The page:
Posts about Politicians

526. alfonsín vandalism

23 Jun 2017

Recoleta Cemetery, Buenos Aires, Raúl Alfsonsín, vandalismo, Peronistas

Sadly, two posts in a row deal with damage & destruction inside Recoleta Cemetery. The tomb of former President Raúl Alfonsín was spray painted on 05 Jun 2017 with the pro-Peronista symbol “PV”, Perón vuelve. Alfonín passed away in Mar 2009 after a long battle with lung cancer & was buried with much fanfare, fitting of someone so important in national history (for more info, see the 4-part Death of a President series). This method of showing political disagreement should never be considered acceptable.

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What follows is a translation of a press release from the Télam news agency:

Buenos Aires, June 05

National representative Ricardo Alfonsín (of the Cambiemos-Unión Cívica Radical party) today thanked those who called him concerning the vandalism of his father’s mausoleum located in Recoleta Cemetery & confirmed that he would not accept any candidacy.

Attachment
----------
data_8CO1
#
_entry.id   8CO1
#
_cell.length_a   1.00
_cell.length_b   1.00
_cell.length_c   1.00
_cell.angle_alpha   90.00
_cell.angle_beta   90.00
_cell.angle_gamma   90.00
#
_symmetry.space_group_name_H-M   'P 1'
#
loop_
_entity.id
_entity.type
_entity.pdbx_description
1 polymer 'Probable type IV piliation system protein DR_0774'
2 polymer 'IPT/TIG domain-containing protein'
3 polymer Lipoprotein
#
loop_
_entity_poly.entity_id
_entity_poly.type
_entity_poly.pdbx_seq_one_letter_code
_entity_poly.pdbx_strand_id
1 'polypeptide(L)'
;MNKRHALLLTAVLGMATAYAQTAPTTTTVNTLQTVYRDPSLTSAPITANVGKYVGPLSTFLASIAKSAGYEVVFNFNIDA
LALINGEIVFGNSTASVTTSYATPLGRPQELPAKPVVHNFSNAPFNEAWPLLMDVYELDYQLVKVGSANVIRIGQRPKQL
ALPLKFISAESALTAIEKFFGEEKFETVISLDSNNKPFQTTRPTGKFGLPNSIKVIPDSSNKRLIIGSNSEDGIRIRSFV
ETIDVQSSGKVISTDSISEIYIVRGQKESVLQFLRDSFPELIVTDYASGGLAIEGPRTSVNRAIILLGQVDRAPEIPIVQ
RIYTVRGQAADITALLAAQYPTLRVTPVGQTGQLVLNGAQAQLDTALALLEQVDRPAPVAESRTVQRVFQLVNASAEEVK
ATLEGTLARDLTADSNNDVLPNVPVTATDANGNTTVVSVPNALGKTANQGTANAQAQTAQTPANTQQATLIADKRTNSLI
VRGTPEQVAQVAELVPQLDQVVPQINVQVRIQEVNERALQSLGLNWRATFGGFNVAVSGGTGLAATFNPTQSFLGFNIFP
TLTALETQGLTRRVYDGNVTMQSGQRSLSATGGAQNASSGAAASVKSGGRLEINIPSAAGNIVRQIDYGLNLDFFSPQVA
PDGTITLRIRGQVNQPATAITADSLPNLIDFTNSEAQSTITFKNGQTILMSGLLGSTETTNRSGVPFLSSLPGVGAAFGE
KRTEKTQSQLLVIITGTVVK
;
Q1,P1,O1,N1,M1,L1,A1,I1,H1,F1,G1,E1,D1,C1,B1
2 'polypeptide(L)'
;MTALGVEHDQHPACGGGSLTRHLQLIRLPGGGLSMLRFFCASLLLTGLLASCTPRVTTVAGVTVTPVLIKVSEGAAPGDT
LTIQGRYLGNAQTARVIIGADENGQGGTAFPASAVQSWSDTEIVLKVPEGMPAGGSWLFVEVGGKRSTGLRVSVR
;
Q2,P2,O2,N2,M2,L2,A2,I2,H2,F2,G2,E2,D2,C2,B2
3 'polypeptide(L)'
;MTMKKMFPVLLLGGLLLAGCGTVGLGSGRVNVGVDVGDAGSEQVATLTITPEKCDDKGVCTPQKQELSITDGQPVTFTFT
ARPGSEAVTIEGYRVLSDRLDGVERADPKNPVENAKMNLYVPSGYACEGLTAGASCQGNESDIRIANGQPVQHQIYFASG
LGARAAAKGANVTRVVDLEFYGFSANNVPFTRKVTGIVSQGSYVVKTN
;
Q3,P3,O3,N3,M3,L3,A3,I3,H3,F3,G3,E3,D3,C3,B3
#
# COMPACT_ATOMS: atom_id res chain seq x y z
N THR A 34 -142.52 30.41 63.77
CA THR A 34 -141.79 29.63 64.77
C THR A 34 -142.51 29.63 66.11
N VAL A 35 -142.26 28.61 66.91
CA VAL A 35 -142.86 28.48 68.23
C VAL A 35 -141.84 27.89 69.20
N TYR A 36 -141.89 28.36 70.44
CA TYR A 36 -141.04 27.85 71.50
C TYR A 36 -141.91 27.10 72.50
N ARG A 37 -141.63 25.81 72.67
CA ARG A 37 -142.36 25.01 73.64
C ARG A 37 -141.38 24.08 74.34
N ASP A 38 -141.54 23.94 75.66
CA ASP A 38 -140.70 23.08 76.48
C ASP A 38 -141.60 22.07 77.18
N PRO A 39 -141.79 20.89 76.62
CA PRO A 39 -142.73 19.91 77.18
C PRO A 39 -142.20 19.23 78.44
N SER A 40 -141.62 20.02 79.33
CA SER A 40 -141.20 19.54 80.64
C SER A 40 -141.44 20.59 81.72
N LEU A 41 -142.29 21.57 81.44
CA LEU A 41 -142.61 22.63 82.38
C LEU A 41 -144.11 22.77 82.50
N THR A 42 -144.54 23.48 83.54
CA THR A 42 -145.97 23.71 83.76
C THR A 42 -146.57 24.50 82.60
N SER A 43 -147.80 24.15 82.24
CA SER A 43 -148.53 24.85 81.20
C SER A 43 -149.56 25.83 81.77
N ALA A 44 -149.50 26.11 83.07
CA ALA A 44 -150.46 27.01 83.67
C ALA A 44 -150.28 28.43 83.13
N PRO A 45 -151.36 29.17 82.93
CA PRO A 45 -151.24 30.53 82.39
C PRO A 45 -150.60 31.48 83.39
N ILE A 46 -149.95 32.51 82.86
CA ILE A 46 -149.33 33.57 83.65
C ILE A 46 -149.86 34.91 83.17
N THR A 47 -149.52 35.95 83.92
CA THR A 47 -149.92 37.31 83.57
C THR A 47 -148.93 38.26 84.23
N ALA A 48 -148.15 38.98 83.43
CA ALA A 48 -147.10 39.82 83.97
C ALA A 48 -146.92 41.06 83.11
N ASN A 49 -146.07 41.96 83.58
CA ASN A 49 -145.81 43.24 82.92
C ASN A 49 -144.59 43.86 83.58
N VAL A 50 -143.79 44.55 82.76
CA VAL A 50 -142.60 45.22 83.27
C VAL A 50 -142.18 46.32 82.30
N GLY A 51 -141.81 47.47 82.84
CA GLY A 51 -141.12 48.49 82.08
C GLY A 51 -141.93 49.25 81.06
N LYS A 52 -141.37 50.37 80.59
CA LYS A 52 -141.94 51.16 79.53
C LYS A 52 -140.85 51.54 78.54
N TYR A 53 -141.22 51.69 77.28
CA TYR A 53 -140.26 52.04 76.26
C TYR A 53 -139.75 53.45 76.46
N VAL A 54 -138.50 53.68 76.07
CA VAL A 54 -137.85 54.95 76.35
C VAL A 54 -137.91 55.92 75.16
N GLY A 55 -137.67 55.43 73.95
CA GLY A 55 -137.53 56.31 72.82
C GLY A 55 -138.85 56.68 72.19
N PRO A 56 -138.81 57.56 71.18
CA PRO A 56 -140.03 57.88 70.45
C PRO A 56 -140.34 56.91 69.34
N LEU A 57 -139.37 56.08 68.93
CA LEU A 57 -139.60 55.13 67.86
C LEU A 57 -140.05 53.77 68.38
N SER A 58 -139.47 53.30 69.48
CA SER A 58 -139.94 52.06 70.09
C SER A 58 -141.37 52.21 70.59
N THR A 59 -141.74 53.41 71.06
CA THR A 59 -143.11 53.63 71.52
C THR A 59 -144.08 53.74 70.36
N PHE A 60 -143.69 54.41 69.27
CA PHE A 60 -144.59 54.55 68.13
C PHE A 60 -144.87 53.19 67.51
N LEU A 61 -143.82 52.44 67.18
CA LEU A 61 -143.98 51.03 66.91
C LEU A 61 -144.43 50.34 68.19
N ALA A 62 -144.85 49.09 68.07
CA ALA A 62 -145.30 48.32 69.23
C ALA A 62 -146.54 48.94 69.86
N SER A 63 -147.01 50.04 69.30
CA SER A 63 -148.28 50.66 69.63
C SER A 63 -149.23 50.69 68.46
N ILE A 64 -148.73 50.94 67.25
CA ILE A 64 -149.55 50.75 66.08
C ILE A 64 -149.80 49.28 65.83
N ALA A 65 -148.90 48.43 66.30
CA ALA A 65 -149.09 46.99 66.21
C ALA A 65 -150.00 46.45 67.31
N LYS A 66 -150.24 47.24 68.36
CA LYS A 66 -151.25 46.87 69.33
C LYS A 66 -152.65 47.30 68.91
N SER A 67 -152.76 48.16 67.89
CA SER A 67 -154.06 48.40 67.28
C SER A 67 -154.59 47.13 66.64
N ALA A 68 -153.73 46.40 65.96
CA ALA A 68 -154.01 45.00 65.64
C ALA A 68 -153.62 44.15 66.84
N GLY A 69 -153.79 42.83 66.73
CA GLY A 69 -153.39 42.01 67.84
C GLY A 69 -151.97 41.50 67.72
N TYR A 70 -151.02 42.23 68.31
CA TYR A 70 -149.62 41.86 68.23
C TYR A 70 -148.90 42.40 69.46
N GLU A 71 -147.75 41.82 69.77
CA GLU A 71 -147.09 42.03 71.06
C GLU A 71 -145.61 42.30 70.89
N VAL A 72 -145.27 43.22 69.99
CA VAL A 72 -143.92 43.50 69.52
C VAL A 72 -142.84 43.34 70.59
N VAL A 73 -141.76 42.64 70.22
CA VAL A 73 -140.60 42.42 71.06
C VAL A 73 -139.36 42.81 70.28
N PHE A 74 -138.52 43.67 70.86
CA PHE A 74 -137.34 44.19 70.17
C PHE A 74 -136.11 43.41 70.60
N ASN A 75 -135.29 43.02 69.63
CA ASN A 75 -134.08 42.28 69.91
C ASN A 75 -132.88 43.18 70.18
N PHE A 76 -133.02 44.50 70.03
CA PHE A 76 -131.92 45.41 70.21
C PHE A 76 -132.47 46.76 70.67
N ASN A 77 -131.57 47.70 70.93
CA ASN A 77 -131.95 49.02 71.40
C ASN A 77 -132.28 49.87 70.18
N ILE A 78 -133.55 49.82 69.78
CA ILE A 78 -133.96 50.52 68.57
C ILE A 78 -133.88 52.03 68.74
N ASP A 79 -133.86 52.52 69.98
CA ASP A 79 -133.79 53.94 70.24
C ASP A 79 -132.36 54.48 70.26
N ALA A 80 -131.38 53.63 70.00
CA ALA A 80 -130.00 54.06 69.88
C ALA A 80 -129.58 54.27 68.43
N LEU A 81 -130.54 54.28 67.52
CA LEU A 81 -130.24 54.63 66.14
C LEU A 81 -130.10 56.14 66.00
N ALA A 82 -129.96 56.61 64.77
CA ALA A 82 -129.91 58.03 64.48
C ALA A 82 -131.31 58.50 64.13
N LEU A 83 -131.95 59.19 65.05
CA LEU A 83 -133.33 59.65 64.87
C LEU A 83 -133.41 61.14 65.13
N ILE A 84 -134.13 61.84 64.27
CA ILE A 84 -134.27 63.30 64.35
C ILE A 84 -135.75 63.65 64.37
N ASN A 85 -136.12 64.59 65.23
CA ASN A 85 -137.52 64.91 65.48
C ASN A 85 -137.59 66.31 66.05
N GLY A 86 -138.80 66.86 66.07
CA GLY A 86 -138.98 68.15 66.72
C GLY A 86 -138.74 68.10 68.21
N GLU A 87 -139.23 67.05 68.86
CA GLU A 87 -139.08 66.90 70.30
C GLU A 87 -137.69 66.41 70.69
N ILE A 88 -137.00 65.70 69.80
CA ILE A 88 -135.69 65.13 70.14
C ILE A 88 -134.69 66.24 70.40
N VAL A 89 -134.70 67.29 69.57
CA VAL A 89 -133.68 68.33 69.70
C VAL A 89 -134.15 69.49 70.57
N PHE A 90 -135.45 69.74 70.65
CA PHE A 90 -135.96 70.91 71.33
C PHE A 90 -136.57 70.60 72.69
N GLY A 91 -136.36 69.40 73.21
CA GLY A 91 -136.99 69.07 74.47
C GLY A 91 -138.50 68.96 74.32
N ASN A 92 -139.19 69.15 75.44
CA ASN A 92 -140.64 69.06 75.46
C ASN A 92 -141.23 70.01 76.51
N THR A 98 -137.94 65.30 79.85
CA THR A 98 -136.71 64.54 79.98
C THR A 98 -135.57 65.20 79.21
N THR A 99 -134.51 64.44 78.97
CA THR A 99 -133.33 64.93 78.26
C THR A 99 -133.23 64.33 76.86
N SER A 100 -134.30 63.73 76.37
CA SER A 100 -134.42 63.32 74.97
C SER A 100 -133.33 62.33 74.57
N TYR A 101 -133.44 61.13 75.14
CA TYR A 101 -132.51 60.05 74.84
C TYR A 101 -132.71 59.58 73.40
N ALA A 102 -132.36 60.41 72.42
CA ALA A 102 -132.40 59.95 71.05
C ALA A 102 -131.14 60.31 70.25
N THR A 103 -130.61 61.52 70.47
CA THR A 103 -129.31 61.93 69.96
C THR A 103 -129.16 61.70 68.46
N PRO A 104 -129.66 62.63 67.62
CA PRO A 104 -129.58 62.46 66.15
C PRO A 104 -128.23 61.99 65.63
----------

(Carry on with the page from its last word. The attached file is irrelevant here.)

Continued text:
After a reunion with Governor María Eugenia Vidal, in which it was rumored that the leader of Buenos Aires province offered him a post, Alfonsín reassured that “the meeting took place & we talked about many things, both sides showed courtesy, kindness & frankness”, but emphasized that he does not want “to be a candidate for an elected position, either in Argentina or in a foreign country”.

In statements to Télam Radio, Alfonsín said that he received calls offering support after news of vandalism of the mausoleum of the deceased ex-President Raúl Alfonsín had been made public.

“In every country around the world there are powerful personalities with anti-democratic ideas who do this kind of thing, which we always must renounce regardless of who is the victim”, he affirmed.

Among those who communicated with the Cambiemos representative are the Minister of Security, Patricia Bullrich; the head of the Federal System of Media & Public Content, Hernán Lombardi; the ex-President Cristina Fernández de Kirchner; the ex-Minister of Transportation Florencio Randazzo; and the former head of the Cabinet Aníbal Fernández, as well as “all members of the Radical political party”, the Governor of Santa Fe province & the national head of the Socialist Party Antonio Bonfatti.

In this context, Alfonsín complained that the during the period of government under Cambiemos, the UCR party had maintained “a rather passive role which has harmed society” & added that “no one should be surprised, therefore, that disagreements would present themselves”. At the same time he admitted to be “working” so that “in 2019 there will be a Radical party President”.

Photo from the Télam news agency.

511. valentín alsina

23 Sep 2013

Recoleta Cemetery, Buenos Aires, Valentín Alsina